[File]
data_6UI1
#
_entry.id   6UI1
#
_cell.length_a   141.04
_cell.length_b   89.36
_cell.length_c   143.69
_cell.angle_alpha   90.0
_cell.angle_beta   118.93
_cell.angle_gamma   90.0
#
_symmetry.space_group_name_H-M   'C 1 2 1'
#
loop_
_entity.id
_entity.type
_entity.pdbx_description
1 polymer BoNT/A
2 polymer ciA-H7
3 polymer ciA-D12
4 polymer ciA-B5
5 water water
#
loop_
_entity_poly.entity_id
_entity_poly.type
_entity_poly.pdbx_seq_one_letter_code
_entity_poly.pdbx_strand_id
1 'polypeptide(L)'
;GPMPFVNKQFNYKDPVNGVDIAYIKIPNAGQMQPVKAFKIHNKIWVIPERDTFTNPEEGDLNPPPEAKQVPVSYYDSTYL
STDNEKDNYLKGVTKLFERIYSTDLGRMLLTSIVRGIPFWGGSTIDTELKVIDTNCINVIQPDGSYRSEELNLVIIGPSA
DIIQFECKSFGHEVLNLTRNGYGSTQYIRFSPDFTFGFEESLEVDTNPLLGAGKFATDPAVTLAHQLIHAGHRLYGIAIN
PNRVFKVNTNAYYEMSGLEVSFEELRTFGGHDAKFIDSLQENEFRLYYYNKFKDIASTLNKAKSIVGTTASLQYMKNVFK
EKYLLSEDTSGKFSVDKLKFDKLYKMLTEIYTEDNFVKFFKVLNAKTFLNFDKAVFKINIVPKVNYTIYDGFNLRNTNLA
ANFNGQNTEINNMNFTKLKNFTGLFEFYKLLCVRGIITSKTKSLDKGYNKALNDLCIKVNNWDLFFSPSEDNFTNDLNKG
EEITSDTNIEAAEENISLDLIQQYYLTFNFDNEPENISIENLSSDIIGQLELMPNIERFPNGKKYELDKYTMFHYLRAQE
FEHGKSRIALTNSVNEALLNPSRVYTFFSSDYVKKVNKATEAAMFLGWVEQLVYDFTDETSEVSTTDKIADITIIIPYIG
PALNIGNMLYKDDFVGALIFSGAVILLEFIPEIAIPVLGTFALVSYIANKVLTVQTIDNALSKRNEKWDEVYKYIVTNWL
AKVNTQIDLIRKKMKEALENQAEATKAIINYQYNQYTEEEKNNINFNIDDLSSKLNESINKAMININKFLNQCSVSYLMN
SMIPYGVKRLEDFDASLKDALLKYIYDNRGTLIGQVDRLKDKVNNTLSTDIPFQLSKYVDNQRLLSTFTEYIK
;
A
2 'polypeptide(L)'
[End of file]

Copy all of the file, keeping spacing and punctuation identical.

data_6UI1
#
_entry.id   6UI1
#
_cell.length_a   141.04
_cell.length_b   89.36
_cell.length_c   143.69
_cell.angle_alpha   90.0
_cell.angle_beta   118.93
_cell.angle_gamma   90.0
#
_symmetry.space_group_name_H-M   'C 1 2 1'
#
loop_
_entity.id
_entity.type
_entity.pdbx_description
1 polymer BoNT/A
2 polymer ciA-H7
3 polymer ciA-D12
4 polymer ciA-B5
5 water water
#
loop_
_entity_poly.entity_id
_entity_poly.type
_entity_poly.pdbx_seq_one_letter_code
_entity_poly.pdbx_strand_id
1 'polypeptide(L)'
;GPMPFVNKQFNYKDPVNGVDIAYIKIPNAGQMQPVKAFKIHNKIWVIPERDTFTNPEEGDLNPPPEAKQVPVSYYDSTYL
STDNEKDNYLKGVTKLFERIYSTDLGRMLLTSIVRGIPFWGGSTIDTELKVIDTNCINVIQPDGSYRSEELNLVIIGPSA
DIIQFECKSFGHEVLNLTRNGYGSTQYIRFSPDFTFGFEESLEVDTNPLLGAGKFATDPAVTLAHQLIHAGHRLYGIAIN
PNRVFKVNTNAYYEMSGLEVSFEELRTFGGHDAKFIDSLQENEFRLYYYNKFKDIASTLNKAKSIVGTTASLQYMKNVFK
EKYLLSEDTSGKFSVDKLKFDKLYKMLTEIYTEDNFVKFFKVLNAKTFLNFDKAVFKINIVPKVNYTIYDGFNLRNTNLA
ANFNGQNTEINNMNFTKLKNFTGLFEFYKLLCVRGIITSKTKSLDKGYNKALNDLCIKVNNWDLFFSPSEDNFTNDLNKG
EEITSDTNIEAAEENISLDLIQQYYLTFNFDNEPENISIENLSSDIIGQLELMPNIERFPNGKKYELDKYTMFHYLRAQE
FEHGKSRIALTNSVNEALLNPSRVYTFFSSDYVKKVNKATEAAMFLGWVEQLVYDFTDETSEVSTTDKIADITIIIPYIG
PALNIGNMLYKDDFVGALIFSGAVILLEFIPEIAIPVLGTFALVSYIANKVLTVQTIDNALSKRNEKWDEVYKYIVTNWL
AKVNTQIDLIRKKMKEALENQAEATKAIINYQYNQYTEEEKNNINFNIDDLSSKLNESINKAMININKFLNQCSVSYLMN
SMIPYGVKRLEDFDASLKDALLKYIYDNRGTLIGQVDRLKDKVNNTLSTDIPFQLSKYVDNQRLLSTFTEYIK
;
A
2 'polypeptide(L)'